Broadly speaking I would categorise NTT as a noise industrial/ power electronics project, yet when critiquing your musical output at a deeper level, your music does range from dark ambient passages through to the all out aggressive noise.  How would you personally describe NTT output and additionally what projects would you acknowledge as being inspirational?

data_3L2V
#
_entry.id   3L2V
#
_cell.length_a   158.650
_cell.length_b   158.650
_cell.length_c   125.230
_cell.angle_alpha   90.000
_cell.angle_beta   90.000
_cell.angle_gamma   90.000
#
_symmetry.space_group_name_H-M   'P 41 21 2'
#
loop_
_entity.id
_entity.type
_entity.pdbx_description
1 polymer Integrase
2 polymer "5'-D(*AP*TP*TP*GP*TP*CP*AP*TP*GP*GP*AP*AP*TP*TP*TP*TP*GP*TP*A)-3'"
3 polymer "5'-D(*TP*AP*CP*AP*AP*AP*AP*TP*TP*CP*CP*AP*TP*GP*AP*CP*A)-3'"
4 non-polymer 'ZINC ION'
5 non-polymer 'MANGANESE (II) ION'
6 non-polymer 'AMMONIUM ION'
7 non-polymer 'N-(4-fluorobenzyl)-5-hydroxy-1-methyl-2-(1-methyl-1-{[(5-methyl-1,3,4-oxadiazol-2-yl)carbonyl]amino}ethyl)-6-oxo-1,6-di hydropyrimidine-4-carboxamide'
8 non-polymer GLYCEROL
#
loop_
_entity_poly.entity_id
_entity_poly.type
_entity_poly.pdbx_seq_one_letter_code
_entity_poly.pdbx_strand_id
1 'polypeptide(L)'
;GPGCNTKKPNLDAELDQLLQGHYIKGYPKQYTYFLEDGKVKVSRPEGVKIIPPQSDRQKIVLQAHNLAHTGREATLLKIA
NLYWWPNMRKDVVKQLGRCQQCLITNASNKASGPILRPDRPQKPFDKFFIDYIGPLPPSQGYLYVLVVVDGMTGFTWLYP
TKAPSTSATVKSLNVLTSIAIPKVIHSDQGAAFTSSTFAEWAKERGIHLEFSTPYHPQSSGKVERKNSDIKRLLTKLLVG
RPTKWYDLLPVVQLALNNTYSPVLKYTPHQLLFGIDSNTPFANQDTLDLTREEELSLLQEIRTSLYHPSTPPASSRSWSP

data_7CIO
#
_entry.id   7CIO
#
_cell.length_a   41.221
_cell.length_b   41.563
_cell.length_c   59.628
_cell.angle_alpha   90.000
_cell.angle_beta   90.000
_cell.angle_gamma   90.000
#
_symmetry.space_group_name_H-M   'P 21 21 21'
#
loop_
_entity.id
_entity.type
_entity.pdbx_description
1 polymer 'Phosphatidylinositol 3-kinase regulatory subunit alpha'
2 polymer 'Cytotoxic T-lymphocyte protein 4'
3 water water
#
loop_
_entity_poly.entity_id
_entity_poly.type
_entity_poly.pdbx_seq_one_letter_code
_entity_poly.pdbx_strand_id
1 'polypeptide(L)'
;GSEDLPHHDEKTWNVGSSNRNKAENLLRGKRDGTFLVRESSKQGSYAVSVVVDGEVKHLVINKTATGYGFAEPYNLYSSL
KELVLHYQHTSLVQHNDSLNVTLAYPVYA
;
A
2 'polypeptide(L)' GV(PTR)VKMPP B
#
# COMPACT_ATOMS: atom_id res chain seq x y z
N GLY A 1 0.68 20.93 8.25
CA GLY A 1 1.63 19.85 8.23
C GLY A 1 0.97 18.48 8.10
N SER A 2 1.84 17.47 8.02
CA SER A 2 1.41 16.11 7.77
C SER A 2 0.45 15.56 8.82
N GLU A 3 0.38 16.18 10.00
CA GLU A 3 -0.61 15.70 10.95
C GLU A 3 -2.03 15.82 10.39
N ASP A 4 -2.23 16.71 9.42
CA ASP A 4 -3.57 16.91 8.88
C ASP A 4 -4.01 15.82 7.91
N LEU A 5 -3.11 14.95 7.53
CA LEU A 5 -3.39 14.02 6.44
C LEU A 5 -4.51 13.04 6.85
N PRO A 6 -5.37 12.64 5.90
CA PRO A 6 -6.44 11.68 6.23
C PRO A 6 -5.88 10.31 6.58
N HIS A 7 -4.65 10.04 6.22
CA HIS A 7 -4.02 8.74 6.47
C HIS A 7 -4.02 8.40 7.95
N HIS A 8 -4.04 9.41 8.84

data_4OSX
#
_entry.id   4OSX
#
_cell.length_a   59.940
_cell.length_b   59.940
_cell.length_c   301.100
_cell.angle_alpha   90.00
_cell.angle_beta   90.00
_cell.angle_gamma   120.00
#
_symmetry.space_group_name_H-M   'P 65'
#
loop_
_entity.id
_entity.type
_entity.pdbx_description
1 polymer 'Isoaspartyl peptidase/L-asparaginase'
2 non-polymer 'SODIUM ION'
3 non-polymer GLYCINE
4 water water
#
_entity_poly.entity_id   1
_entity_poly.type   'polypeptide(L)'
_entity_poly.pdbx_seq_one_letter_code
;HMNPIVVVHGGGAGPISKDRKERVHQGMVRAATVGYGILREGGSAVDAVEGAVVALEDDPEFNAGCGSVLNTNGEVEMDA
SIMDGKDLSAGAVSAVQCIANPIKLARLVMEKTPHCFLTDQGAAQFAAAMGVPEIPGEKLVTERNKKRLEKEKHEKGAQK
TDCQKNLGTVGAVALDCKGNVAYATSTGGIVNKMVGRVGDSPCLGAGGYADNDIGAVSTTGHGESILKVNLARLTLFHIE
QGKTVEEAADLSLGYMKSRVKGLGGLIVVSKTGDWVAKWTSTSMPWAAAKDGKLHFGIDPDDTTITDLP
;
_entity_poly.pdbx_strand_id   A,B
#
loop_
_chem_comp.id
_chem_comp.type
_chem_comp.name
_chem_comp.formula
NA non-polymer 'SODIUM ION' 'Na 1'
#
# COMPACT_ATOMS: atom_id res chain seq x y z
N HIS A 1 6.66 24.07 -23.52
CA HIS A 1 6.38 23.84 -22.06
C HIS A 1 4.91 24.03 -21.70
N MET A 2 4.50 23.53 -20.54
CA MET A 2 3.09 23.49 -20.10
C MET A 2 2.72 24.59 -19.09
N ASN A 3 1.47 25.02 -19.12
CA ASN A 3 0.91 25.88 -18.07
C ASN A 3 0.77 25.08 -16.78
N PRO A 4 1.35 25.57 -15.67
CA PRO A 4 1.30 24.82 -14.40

Over the course of this project’s history, I have called it many things, and of course others have their own ideas of what I’m making. In the early days, I called it ‘noise-ambient’ or ‘noise’, then I sort of set out consciously to make power electronics, there is a sort of soliliquitic tale I tell, which was when I once stated to sasha noizguild that I had decided on making just ‘straight-up’ power electronics, and she asked me what I thought I had been doing all along. It hadn’t really dawned on me that I was making anything specific to a particular sub-genre, because I have had so many different influences within this broad spectrum of electronic music. I have come up with a genre designation of my own which most accurately describes the current and recent body of NTT material, which is ‘power romance’.  Some huge influences from the past 12 years that I can rail off from the top of my head are james plotkin, boyd rice, justin broadrick, brighter death now, aube.  My greatest musical and personal influence has been swans, and the various related projects. I’ve been listening to swans since I was about 16 or 17, and they have remained important to me. I have grown apart from so much other music since then, when I was in my early twenties, I worshipped skinny puppy, and now I couldn’t care less about them, their music will remain with me, and I can always appreciate it, but anything current which I may hear about those people is of no interest to me at all. There are many groups from that time of my life, who now have zero significance to me, and I suppose it’s just that I’m a different person than I was back then. Hell, I’m a different person now than I was two weeks ago!